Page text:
Six years after being kicked in the head repeatedly during a mugging that left him unable to walk, talk, feed himself or respond to people, a 38-year-old man has improved with the help of electrodes implanted deep in his brain.
Thanks to a technique called deep brain stimulation, in which these electrodes receive pulses of electrical current from a pacemaker surgically placed under the skin of his chest, researchers report in the Aug. 2 issue of Nature that the man, whose identity has not been disclosed, is far more alert and aware.
Nicholas Schiff, assistant professor of neurology and neuroscience at the Weill Medical College of Cornell University in New York, and colleagues report that the man keeps his eyes open most of the time during the day and can follow people with his eyes as they move around the room. He communicates reliably with gestures as well as with audible phrases of up to six words. He still has a feeding tube, but now takes all of his meals by mouth.
“My son can now speak, watch a movie without falling asleep, drink from a cup, express pain, laugh, and say, ‘I love you, mommy,’ ” the man’s mother told a group of reporters during a conference call Aug. 1.
The electrodes in deep-brain stimulation transmit the current from the pacemaker to the thalamus, which rests on top of the brain stem. In this case, the implant is on for 12 hours at a time, then off for 12 hours.
The technique has been approved by the FDA for quelling the tremors of Parkinson’s disease. It also appears to elevate the mood of people with intractable depression, and is being tested for the treatment of Tourette syndrome, obsessive-compulsive disorder, phantom limb pain and even migraine headaches.
Although the mechanism that produces improvements in these conditions remains largely unknown, the electrical pulses delivered to the relevant brain areas apparently disrupt the activity that produces the symptoms. Schiff suspected that implanting electrodes into the thalamus, at the core of the brain, might rouse patients in a minimally conscious state to a higher level of interaction with their environment.
“Over the last 10 to 20 years, basic scientific research has identified that neurons in this area have wide projections to the cerebral cortex and basal ganglia and have the capacity to increase overall brain activation,” Schiff said during the call. “Most of the systems in the brain stem and the frontal cortex that control the level of brain activation project into the areas of the central thalamus we identified for stimulation. We were hoping we would be able to partially restore the normal function of the central thalamus just by increasing its output (through stimulation).”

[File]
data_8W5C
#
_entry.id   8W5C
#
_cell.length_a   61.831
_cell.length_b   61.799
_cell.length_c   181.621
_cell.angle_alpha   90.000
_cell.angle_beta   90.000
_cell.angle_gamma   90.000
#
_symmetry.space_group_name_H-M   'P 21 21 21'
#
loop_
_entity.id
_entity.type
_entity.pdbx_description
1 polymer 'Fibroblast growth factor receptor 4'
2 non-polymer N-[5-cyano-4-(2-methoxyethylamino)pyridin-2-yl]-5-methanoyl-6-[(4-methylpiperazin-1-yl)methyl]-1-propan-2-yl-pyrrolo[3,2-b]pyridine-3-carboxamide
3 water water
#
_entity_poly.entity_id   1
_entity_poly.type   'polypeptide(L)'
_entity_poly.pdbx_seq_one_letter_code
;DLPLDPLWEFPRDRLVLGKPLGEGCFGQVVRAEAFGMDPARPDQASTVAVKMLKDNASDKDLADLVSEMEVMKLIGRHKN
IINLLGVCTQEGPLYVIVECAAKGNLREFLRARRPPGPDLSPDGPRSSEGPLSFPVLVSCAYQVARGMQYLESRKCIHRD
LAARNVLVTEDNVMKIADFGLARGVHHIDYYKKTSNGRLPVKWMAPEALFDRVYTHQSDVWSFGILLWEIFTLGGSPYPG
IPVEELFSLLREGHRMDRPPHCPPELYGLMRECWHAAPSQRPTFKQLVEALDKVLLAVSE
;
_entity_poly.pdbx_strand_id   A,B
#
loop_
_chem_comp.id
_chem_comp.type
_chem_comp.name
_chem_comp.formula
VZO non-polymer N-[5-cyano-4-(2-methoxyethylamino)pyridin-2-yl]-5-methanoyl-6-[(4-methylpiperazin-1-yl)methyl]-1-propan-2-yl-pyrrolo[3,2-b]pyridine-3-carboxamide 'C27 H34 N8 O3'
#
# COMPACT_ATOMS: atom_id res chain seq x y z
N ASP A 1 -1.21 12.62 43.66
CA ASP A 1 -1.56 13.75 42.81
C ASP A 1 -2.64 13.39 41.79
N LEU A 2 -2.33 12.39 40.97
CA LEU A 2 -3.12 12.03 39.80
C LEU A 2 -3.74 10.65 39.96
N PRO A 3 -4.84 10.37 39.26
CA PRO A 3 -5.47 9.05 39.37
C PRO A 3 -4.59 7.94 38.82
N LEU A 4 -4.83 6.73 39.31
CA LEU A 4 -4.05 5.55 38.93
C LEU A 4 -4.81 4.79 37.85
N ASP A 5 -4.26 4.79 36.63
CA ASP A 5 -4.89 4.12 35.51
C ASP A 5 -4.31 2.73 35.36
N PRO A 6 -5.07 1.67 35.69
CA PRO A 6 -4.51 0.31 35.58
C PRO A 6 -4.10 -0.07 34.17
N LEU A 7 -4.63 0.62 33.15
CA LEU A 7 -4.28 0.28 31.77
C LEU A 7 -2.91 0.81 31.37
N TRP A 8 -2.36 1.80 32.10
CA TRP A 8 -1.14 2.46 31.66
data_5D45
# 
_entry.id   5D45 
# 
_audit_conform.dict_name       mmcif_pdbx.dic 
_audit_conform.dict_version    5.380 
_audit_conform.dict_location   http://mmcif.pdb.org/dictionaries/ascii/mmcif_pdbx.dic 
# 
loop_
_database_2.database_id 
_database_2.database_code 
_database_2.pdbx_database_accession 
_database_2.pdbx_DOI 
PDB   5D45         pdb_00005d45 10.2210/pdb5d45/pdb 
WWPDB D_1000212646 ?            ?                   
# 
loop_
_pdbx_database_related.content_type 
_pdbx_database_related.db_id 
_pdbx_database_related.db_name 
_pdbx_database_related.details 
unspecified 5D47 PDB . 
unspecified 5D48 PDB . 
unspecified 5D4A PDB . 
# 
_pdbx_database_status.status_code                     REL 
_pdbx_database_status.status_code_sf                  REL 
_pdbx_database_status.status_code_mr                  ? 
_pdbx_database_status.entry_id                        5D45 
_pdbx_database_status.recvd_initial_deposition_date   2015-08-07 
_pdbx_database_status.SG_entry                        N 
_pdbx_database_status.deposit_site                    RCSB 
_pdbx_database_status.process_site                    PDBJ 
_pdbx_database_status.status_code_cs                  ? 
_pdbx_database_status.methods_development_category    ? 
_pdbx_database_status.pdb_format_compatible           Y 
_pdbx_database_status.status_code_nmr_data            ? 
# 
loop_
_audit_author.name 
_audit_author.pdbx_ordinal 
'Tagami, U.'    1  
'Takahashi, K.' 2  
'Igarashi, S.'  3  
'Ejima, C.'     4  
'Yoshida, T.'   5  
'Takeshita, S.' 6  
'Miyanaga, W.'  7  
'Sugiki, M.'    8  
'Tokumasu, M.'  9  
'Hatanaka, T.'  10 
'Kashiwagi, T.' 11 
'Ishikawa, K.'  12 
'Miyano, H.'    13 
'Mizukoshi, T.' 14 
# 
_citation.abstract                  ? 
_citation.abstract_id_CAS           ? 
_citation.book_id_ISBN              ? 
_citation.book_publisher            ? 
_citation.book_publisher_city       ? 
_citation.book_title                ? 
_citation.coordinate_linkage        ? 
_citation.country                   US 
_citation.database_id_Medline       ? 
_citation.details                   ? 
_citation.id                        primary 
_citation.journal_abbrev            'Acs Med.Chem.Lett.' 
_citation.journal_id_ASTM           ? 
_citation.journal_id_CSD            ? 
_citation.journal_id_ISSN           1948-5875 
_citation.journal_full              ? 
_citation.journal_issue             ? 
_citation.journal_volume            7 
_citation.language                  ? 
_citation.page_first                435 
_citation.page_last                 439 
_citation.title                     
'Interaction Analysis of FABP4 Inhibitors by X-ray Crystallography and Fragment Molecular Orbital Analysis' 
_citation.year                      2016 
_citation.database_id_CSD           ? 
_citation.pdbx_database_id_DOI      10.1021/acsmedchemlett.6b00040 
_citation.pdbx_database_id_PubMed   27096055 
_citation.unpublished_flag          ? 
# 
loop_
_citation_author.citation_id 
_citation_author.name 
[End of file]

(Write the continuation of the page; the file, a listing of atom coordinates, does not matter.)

The study lasted 480 days, ending in February 2006, and the man has continued to improve since then.
“One of the most compelling changes we observed was his ability to say the first 16 words of the Pledge of Allegiance without prompting when asked,” Joseph T. Giacino, associate director of neuropsychology at the JFK Johnson Rehabilitation Institute in Edison, N.J., said during the call. “He’s now a reliable communicator. You can believe him when he nods his head yes or no. He does it consistently and accurately.”
Because of his brain injury, the man’s ligaments have contracted, limiting his use of his hands, arms and legs.
“Whether he will have sufficient power to support himself in standing is uncertain,” Giacino said.
This is the first of 12 minimally conscious subjects who will have deep-brain stimulation of the thalamus, Schiff said. The results will shed light on the ability of brain-damaged patients to recover consciousness.
“This directs our attention particularly to the integration of the processes needed to establish the conscious state,” he said. “Consciousness as a brain function is about allowing us to be part of the human community, and part of what needs to happen is, parts of the brain need to talk to each other.”